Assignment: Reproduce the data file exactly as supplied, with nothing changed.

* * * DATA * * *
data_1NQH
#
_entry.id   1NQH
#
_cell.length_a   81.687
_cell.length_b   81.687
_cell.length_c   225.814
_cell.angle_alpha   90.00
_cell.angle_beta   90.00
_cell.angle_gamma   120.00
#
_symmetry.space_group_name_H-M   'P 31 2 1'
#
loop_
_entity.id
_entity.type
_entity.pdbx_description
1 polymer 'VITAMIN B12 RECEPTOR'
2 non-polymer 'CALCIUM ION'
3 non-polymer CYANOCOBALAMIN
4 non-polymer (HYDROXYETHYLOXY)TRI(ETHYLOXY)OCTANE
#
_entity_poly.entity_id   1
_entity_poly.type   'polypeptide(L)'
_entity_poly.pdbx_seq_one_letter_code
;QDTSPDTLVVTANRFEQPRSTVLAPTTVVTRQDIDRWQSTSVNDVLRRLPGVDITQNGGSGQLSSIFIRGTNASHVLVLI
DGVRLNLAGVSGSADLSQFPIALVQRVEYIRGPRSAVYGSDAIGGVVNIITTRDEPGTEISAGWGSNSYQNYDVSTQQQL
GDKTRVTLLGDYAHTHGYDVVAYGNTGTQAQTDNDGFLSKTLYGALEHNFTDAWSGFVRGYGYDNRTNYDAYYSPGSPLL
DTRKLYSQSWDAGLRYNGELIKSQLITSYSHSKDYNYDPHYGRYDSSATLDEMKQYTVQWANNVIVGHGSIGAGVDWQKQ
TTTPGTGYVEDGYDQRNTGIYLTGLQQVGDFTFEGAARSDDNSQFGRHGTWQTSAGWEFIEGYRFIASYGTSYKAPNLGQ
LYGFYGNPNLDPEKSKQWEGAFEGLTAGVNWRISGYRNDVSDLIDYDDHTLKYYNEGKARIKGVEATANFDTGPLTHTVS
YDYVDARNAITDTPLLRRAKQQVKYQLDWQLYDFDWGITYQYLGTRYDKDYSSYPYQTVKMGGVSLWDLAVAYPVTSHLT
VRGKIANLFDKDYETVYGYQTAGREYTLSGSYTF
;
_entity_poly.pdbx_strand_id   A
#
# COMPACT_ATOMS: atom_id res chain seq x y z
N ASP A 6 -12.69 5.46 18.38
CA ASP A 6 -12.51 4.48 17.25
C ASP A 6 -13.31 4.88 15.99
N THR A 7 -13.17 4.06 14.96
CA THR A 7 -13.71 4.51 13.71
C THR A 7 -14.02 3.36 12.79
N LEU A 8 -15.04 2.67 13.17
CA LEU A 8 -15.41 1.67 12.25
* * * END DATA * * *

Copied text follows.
data_1NQH
#
_entry.id   1NQH
#
_cell.length_a   81.687
_cell.length_b   81.687
_cell.length_c   225.814
_cell.angle_alpha   90.00
_cell.angle_beta   90.00
_cell.angle_gamma   120.00
#
_symmetry.space_group_name_H-M   'P 31 2 1'
#
loop_
_entity.id
_entity.type
_entity.pdbx_description
1 polymer 'VITAMIN B12 RECEPTOR'
2 non-polymer 'CALCIUM ION'
3 non-polymer CYANOCOBALAMIN
4 non-polymer (HYDROXYETHYLOXY)TRI(ETHYLOXY)OCTANE
#
_entity_poly.entity_id   1
_entity_poly.type   'polypeptide(L)'
_entity_poly.pdbx_seq_one_letter_code
;QDTSPDTLVVTANRFEQPRSTVLAPTTVVTRQDIDRWQSTSVNDVLRRLPGVDITQNGGSGQLSSIFIRGTNASHVLVLI
DGVRLNLAGVSGSADLSQFPIALVQRVEYIRGPRSAVYGSDAIGGVVNIITTRDEPGTEISAGWGSNSYQNYDVSTQQQL
GDKTRVTLLGDYAHTHGYDVVAYGNTGTQAQTDNDGFLSKTLYGALEHNFTDAWSGFVRGYGYDNRTNYDAYYSPGSPLL
DTRKLYSQSWDAGLRYNGELIKSQLITSYSHSKDYNYDPHYGRYDSSATLDEMKQYTVQWANNVIVGHGSIGAGVDWQKQ
TTTPGTGYVEDGYDQRNTGIYLTGLQQVGDFTFEGAARSDDNSQFGRHGTWQTSAGWEFIEGYRFIASYGTSYKAPNLGQ
LYGFYGNPNLDPEKSKQWEGAFEGLTAGVNWRISGYRNDVSDLIDYDDHTLKYYNEGKARIKGVEATANFDTGPLTHTVS
YDYVDARNAITDTPLLRRAKQQVKYQLDWQLYDFDWGITYQYLGTRYDKDYSSYPYQTVKMGGVSLWDLAVAYPVTSHLT
VRGKIANLFDKDYETVYGYQTAGREYTLSGSYTF
;
_entity_poly.pdbx_strand_id   A
#
# COMPACT_ATOMS: atom_id res chain seq x y z
N ASP A 6 -12.69 5.46 18.38
CA ASP A 6 -12.51 4.48 17.25
C ASP A 6 -13.31 4.88 15.99
N THR A 7 -13.17 4.06 14.96
CA THR A 7 -13.71 4.51 13.71
C THR A 7 -14.02 3.36 12.79
N LEU A 8 -15.04 2.67 13.17
CA LEU A 8 -15.41 1.67 12.25